- Title: Indigenous tribes pray "peace, harmony and education" end Amazon fires
- Date: 2nd September 2019
- Summary: TRIBE MEMBERS DANCING IN CIRCLE SLOW MOTION OF FEET OF PEOPLE DANCING IN CIRCLE SLOW MOTION OF PEOPLE DANCING IN CIRCLE BACKLIT AGAINST SUN SUN IN EYES OF WOMAN WITH FACE PAINT
- Embargoed: 16th September 2019 03:53
- Keywords: ritual Brazil Forest fires rainforest destruction jungle tribe environment indigenous wildfires Amazon
- Location: FEIJO, BRAZIL
- City: FEIJO, BRAZIL
- Country: Brazil
- Topics: Disaster/Accidents,Fires,Editors' Choice
- Reuters ID: LVA006AUYSX1J
- Aspect Ratio: 16:9
- Story Text: As thousands of fires ravage the Amazon, the world's largest rainforest, some indigenous tribes are turning to prayer in a bid to halt the destruction and protect their environment for future generations.
In the village of Feijo, in the West of Brazil, approaching the border with Peru, indigenous people from the tribe of Shanenawa on Sunday performed a ritual to try to find peace between humans and nature. With faces painted, dozens danced in circles as they prayed to put an end to the fires.
"We want peace and love," said Shanenawa chief, Tekaheyne Shenanewa, as he danced in a circle as part of their ritual. "Peace, harmony and education to stop these fires that have attacked the Amazon."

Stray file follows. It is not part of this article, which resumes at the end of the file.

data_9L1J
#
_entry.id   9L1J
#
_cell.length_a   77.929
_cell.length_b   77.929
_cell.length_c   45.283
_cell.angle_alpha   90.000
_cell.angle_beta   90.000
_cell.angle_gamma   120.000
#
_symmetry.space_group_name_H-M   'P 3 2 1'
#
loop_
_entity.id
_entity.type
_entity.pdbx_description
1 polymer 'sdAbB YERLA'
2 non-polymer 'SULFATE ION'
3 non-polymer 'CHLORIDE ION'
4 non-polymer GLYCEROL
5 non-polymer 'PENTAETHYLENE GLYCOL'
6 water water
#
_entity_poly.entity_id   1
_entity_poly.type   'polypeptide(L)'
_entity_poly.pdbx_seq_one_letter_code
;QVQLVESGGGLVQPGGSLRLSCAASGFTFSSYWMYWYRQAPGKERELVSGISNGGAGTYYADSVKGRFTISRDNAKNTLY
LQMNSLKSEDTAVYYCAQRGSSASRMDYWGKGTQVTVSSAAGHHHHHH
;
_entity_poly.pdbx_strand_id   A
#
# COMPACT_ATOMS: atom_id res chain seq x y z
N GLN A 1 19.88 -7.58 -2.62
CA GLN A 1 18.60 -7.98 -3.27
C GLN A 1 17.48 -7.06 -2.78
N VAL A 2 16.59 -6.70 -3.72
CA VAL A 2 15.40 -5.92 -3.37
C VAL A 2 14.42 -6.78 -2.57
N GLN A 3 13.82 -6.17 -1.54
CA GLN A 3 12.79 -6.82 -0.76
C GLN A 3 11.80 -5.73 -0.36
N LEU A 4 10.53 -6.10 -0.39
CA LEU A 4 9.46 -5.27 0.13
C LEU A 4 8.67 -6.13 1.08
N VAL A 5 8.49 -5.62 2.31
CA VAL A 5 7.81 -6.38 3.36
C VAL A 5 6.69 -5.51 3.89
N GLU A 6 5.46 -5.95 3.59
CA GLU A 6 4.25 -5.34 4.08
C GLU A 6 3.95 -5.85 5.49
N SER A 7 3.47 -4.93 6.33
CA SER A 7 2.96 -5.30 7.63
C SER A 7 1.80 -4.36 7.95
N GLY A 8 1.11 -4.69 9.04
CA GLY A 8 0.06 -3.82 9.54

Tens of thousands of forest fires have been recorded in the Amazon during this year's dry season, the most in at least a decade, at the same time as Brazil's new far-right president Jair Bolsonaro has argued that the forest needs to be exploited, and Indian reservations vastly reduced.
"If this continues the way it is with money causing the destruction of the Amazon, in 50 yearsâ€™ time we will no longer have the forest standing up," said Bainawa Inu Bake Huni Kuin, a Shanenawa spiritual leader.
Most of the Amazon is located in Brazil, but significant parts are also located in Colombia and Peru, where fires have also been detected. The Shanenawa number about 720 and inhabit around 23,000 hectares (57,000 acres) of land.
But the backlash has been particularly strong against the Bolsonaro administration, which has acknowledged it does not have the resources to put out the fires. Many of them are believed to have been set by cattle and soy farmers.
As a far-right Congressman and presidential candidate, Bolsonaro drew headlines for his disparaging comments regarding Indian tribes, and as president he has said that too much of the country's territory is unproductive because indigenous tribes have special rights.
"Our rituals are sacred, our rituals are to pray for planet earth so that we can always keep her healthy and safe," Bainawa said, "for mother water, for father sun, for mother forest and for mother earth, whom today feel very wounded."
(Production: Leonardo Benassatto)
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